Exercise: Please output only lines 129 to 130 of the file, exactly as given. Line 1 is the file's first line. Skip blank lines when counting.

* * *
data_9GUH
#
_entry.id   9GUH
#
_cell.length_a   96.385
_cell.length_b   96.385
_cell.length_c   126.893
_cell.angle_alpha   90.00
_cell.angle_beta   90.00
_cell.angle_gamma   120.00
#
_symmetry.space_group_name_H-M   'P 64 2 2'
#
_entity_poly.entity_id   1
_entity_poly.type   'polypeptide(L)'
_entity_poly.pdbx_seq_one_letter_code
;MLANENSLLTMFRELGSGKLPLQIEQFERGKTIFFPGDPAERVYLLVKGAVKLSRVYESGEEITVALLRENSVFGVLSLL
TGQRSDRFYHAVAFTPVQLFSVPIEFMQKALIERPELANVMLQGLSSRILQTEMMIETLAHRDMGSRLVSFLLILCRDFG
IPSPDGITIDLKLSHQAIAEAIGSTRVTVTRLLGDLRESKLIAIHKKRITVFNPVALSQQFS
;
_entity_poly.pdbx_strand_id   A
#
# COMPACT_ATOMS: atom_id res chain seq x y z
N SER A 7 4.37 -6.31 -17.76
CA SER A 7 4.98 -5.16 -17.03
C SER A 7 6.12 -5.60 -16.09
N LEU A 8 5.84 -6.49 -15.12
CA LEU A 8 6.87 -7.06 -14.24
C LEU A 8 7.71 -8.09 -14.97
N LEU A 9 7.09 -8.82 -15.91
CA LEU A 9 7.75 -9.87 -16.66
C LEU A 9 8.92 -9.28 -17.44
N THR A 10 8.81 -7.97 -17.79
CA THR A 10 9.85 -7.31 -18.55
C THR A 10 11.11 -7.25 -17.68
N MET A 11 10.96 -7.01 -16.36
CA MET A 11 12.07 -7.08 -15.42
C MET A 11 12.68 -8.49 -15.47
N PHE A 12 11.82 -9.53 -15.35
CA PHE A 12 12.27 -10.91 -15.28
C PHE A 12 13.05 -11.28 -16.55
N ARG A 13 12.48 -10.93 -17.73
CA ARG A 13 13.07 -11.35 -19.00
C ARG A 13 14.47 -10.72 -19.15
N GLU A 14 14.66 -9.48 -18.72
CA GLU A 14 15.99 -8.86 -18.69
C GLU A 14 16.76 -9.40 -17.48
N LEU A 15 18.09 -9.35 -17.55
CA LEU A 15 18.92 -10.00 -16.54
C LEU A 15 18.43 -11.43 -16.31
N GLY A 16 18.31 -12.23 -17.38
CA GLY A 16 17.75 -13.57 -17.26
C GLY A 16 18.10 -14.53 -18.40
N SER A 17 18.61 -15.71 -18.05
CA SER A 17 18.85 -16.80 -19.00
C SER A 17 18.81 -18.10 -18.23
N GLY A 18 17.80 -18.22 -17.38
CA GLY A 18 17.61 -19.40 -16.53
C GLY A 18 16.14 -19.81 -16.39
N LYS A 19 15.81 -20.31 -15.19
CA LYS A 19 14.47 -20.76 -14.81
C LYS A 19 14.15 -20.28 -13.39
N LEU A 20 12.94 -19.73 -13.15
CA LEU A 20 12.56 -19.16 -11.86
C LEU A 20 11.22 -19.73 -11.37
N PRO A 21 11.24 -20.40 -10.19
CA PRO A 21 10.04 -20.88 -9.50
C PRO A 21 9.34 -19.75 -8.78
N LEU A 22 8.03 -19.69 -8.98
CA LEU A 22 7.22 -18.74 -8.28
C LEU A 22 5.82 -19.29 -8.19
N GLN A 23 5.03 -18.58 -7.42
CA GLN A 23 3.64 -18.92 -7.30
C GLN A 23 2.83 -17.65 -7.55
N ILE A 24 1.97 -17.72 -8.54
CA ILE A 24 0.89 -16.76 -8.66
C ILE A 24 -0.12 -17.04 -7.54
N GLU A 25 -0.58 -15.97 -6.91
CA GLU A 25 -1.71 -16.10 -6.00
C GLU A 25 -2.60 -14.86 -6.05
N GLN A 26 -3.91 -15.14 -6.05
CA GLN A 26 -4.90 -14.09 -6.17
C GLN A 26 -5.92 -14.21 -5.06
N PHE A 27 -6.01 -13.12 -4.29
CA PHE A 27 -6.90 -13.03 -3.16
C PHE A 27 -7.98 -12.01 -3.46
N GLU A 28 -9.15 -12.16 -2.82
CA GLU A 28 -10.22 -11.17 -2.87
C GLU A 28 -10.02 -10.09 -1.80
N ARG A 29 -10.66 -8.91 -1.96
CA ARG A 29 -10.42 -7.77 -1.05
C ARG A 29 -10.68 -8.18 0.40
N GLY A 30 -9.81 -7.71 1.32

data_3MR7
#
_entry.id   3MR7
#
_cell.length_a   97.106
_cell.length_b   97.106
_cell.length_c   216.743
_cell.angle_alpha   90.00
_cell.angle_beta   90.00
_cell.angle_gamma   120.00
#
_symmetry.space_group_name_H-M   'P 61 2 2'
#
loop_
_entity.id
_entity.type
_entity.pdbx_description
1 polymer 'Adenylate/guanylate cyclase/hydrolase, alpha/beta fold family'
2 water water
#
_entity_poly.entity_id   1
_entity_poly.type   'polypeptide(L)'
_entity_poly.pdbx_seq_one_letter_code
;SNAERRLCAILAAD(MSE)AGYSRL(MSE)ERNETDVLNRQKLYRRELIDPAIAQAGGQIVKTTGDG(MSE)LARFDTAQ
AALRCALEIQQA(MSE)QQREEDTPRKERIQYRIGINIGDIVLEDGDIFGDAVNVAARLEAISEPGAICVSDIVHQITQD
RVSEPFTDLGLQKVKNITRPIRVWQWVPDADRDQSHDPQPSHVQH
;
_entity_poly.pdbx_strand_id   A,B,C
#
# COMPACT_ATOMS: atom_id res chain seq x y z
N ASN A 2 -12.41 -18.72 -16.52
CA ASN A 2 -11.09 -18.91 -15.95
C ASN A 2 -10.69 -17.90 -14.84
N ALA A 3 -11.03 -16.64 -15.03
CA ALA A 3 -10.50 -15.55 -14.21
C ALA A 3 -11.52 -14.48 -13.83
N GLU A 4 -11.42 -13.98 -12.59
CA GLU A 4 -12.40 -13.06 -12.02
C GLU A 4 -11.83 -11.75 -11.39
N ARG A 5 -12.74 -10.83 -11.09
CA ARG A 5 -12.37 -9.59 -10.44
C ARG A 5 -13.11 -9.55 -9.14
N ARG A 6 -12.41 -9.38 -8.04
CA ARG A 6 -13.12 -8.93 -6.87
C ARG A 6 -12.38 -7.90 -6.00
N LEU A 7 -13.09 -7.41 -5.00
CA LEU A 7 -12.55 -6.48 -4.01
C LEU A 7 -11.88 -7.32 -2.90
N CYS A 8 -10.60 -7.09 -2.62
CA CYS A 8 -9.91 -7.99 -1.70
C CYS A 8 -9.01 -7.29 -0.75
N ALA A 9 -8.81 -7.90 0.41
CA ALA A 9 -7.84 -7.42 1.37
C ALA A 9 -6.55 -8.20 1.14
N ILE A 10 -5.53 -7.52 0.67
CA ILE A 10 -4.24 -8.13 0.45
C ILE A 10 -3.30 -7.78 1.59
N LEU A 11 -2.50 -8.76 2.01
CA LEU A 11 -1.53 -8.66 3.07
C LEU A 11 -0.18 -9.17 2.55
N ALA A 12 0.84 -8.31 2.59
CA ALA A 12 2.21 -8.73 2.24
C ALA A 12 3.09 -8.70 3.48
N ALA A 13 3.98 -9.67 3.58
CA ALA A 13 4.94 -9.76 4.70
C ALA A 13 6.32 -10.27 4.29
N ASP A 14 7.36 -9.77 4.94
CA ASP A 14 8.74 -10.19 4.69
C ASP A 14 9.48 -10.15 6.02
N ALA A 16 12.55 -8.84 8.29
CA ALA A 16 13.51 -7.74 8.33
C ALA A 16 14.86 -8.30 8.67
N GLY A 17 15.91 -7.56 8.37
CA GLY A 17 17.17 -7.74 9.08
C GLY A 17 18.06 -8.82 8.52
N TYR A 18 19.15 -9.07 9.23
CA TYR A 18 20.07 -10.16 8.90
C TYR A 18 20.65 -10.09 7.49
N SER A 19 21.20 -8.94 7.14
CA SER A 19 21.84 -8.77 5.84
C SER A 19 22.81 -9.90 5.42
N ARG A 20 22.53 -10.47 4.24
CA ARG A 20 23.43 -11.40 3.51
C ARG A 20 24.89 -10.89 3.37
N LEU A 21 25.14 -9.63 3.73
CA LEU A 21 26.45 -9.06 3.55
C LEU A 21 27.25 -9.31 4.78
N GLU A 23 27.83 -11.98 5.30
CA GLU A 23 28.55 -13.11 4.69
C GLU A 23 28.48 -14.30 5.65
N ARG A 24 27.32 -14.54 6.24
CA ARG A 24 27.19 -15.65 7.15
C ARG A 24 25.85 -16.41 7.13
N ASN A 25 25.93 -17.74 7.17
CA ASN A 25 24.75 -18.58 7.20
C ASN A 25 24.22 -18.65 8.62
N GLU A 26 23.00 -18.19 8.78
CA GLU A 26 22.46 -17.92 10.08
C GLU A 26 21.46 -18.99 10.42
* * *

C ALA A 3 -11.52 -14.48 -13.83
N GLU A 4 -11.42 -13.98 -12.59